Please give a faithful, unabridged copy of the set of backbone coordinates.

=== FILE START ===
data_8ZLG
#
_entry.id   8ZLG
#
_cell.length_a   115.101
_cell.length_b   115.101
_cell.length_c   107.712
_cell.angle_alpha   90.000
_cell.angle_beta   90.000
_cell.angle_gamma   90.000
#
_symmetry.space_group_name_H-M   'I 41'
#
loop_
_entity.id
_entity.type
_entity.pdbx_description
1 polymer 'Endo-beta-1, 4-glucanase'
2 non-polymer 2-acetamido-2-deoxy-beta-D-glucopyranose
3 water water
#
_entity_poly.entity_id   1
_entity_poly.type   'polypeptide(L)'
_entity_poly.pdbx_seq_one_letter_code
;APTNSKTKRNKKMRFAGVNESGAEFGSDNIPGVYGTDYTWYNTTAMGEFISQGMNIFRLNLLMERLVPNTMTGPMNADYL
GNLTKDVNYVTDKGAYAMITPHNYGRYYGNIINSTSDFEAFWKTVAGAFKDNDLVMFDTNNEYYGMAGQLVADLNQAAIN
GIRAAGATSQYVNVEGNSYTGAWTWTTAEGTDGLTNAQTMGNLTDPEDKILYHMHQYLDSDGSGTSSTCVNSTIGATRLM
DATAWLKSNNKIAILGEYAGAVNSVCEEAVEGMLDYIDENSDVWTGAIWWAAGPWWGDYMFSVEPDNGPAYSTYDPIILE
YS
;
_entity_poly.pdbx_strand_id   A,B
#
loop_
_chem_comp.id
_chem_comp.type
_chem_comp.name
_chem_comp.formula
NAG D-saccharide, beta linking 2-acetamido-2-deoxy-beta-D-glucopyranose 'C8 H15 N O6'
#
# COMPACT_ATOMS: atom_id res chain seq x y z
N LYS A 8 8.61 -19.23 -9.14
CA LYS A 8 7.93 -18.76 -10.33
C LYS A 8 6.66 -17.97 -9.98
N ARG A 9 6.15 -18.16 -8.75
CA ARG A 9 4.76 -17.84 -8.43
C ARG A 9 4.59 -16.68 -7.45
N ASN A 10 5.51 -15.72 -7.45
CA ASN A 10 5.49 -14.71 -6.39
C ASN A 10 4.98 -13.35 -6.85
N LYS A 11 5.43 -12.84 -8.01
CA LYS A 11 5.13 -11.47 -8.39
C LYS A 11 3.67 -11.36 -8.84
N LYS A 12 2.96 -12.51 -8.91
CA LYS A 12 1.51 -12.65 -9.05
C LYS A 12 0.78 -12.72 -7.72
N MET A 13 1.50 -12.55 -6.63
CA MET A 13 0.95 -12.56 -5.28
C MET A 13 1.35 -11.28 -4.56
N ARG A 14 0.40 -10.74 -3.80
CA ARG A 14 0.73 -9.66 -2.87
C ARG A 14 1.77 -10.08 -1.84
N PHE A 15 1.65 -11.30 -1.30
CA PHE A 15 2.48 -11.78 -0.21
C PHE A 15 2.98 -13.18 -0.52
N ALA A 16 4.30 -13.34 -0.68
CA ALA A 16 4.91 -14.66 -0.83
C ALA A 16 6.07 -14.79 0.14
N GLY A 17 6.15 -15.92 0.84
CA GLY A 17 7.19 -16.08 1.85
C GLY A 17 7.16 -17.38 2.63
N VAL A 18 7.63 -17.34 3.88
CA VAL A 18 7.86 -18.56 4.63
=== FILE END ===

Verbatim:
data_8ZLG
#
_entry.id   8ZLG
#
_cell.length_a   115.101
_cell.length_b   115.101
_cell.length_c   107.712
_cell.angle_alpha   90.000
_cell.angle_beta   90.000
_cell.angle_gamma   90.000
#
_symmetry.space_group_name_H-M   'I 41'
#
loop_
_entity.id
_entity.type
_entity.pdbx_description
1 polymer 'Endo-beta-1, 4-glucanase'
2 non-polymer 2-acetamido-2-deoxy-beta-D-glucopyranose
3 water water
#
_entity_poly.entity_id   1
_entity_poly.type   'polypeptide(L)'
_entity_poly.pdbx_seq_one_letter_code
;APTNSKTKRNKKMRFAGVNESGAEFGSDNIPGVYGTDYTWYNTTAMGEFISQGMNIFRLNLLMERLVPNTMTGPMNADYL
GNLTKDVNYVTDKGAYAMITPHNYGRYYGNIINSTSDFEAFWKTVAGAFKDNDLVMFDTNNEYYGMAGQLVADLNQAAIN
GIRAAGATSQYVNVEGNSYTGAWTWTTAEGTDGLTNAQTMGNLTDPEDKILYHMHQYLDSDGSGTSSTCVNSTIGATRLM
DATAWLKSNNKIAILGEYAGAVNSVCEEAVEGMLDYIDENSDVWTGAIWWAAGPWWGDYMFSVEPDNGPAYSTYDPIILE
YS
;
_entity_poly.pdbx_strand_id   A,B
#
loop_
_chem_comp.id
_chem_comp.type
_chem_comp.name
_chem_comp.formula
NAG D-saccharide, beta linking 2-acetamido-2-deoxy-beta-D-glucopyranose 'C8 H15 N O6'
#
# COMPACT_ATOMS: atom_id res chain seq x y z
N LYS A 8 8.61 -19.23 -9.14
CA LYS A 8 7.93 -18.76 -10.33
C LYS A 8 6.66 -17.97 -9.98
N ARG A 9 6.15 -18.16 -8.75
CA ARG A 9 4.76 -17.84 -8.43
C ARG A 9 4.59 -16.68 -7.45
N ASN A 10 5.51 -15.72 -7.45
CA ASN A 10 5.49 -14.71 -6.39
C ASN A 10 4.98 -13.35 -6.85
N LYS A 11 5.43 -12.84 -8.01
CA LYS A 11 5.13 -11.47 -8.39
C LYS A 11 3.67 -11.36 -8.84
N LYS A 12 2.96 -12.51 -8.91
CA LYS A 12 1.51 -12.65 -9.05
C LYS A 12 0.78 -12.72 -7.72
N MET A 13 1.50 -12.55 -6.63
CA MET A 13 0.95 -12.56 -5.28
C MET A 13 1.35 -11.28 -4.56
N ARG A 14 0.40 -10.74 -3.80
CA ARG A 14 0.73 -9.66 -2.87
C ARG A 14 1.77 -10.08 -1.84
N PHE A 15 1.65 -11.30 -1.30
CA PHE A 15 2.48 -11.78 -0.21
C PHE A 15 2.98 -13.18 -0.52
N ALA A 16 4.30 -13.34 -0.68
CA ALA A 16 4.91 -14.66 -0.83
C ALA A 16 6.07 -14.79 0.14
N GLY A 17 6.15 -15.92 0.84
CA GLY A 17 7.19 -16.08 1.85
C GLY A 17 7.16 -17.38 2.63
N VAL A 18 7.63 -17.34 3.88
CA VAL A 18 7.86 -18.56 4.63